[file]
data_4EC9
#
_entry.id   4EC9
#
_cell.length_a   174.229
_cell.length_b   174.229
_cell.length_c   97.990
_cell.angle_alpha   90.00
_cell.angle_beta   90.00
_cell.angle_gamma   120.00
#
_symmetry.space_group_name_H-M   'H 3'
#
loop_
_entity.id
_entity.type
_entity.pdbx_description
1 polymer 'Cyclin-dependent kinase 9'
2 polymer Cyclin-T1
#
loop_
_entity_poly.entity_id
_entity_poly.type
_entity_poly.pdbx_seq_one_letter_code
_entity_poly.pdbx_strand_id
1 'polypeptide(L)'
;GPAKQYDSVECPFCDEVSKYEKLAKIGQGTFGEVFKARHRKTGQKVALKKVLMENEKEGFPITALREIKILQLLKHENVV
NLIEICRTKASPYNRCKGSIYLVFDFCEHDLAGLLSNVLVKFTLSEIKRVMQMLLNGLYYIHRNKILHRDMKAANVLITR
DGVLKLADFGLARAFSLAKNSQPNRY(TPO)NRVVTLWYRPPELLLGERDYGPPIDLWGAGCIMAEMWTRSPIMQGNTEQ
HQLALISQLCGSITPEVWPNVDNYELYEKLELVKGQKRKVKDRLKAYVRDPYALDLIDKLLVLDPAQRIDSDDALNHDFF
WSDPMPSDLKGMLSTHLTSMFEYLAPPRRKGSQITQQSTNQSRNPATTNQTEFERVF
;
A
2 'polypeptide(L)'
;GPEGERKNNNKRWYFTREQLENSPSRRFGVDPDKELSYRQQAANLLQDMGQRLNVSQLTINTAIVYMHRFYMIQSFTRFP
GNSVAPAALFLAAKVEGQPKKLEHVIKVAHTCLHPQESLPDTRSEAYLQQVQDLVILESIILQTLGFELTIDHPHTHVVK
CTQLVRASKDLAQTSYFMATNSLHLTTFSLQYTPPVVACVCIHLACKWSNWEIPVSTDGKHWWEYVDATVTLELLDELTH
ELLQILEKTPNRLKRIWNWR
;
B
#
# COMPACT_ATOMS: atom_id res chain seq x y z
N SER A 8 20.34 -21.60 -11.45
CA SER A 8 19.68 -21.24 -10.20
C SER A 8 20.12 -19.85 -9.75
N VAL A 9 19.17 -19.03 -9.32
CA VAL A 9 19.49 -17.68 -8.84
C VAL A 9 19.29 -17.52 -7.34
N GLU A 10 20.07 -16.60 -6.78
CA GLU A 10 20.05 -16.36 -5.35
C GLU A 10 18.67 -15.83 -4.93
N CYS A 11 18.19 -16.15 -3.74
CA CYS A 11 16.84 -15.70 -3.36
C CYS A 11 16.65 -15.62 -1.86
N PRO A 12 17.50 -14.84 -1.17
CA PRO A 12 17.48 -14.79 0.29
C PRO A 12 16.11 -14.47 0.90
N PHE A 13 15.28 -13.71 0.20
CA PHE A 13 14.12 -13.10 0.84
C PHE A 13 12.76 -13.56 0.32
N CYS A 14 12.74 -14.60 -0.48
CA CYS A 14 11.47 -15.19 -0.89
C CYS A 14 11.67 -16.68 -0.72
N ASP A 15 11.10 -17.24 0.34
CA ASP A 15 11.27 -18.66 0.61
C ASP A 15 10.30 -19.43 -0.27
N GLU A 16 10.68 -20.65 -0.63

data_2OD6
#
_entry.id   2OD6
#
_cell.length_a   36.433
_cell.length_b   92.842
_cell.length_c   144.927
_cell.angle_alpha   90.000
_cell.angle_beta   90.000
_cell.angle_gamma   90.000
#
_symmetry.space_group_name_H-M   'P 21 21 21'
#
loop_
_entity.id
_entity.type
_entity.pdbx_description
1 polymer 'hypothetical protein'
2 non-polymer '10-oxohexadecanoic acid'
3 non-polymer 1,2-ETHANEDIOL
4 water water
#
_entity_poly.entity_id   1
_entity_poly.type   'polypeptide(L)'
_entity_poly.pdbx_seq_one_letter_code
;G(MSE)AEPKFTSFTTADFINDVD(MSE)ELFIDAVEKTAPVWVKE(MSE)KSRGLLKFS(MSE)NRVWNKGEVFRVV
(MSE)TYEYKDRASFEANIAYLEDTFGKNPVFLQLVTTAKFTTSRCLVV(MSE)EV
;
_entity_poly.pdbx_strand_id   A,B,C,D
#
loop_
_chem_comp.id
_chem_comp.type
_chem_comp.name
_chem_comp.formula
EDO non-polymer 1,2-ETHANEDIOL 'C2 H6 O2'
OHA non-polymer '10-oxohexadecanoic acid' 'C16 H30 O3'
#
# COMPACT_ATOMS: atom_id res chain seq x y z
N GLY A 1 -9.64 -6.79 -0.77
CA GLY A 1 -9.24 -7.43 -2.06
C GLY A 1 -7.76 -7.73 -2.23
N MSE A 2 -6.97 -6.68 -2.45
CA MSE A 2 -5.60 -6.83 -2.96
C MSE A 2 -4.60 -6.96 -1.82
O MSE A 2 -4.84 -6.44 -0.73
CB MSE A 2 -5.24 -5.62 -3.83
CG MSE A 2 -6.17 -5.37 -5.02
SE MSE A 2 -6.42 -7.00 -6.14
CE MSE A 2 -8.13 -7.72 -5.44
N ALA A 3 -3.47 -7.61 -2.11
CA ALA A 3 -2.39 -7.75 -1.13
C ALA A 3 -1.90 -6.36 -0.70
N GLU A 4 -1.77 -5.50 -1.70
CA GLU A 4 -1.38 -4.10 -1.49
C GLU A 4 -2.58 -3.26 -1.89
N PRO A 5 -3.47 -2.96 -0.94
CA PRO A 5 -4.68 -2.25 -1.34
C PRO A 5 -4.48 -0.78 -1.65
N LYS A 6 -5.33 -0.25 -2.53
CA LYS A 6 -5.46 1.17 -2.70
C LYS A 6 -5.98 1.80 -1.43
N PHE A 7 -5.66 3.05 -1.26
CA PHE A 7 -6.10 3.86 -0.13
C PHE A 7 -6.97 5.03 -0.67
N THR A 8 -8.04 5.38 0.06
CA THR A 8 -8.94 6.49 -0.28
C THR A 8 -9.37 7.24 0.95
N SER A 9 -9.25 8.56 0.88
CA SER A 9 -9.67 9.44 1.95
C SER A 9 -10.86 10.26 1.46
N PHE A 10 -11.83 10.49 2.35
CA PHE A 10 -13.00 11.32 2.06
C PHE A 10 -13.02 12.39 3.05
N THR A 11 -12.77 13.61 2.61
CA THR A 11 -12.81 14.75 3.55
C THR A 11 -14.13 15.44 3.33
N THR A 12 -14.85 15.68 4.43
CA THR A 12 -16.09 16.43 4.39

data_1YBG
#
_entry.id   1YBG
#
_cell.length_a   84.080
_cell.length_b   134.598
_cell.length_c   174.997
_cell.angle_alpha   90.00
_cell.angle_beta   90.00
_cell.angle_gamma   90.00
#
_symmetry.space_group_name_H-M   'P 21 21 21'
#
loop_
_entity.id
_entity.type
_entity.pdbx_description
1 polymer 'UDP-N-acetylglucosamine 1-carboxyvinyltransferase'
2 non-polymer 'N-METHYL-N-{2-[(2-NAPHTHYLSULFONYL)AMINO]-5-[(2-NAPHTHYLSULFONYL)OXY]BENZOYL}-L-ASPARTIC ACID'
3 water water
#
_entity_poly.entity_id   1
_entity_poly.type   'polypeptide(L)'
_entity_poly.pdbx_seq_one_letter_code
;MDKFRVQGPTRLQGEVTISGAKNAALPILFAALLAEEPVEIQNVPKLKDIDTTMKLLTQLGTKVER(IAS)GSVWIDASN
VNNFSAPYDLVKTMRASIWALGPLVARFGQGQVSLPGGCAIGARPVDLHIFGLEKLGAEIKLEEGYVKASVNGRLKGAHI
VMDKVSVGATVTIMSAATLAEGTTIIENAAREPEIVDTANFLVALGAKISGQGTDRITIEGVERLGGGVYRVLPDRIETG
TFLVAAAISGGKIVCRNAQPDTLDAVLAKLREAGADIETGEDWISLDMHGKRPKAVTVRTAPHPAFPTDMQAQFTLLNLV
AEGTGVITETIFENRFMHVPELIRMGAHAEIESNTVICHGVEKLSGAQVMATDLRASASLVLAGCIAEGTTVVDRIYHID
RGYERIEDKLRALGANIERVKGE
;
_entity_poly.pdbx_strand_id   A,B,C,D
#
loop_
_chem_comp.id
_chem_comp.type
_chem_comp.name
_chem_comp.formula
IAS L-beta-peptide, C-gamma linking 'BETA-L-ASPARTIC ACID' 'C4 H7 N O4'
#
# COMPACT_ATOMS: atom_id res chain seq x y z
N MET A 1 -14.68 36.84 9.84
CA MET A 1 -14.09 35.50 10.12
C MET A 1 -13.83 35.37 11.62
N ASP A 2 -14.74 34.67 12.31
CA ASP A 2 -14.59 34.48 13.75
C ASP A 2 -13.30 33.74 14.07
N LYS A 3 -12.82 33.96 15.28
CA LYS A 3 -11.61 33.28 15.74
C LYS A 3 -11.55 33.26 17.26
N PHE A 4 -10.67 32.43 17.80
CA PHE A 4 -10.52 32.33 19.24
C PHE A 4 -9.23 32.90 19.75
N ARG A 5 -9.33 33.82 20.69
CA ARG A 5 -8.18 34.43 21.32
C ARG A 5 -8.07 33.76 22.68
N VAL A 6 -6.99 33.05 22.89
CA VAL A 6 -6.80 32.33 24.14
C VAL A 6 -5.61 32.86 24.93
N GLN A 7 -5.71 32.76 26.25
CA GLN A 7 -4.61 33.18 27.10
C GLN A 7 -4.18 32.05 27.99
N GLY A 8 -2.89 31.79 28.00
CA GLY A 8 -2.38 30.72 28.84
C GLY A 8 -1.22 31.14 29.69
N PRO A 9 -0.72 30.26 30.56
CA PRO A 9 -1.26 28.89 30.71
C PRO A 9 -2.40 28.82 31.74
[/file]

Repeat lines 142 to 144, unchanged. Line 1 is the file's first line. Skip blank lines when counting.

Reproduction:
N THR A 11 -12.77 13.61 2.61
CA THR A 11 -12.81 14.75 3.55
C THR A 11 -14.13 15.44 3.33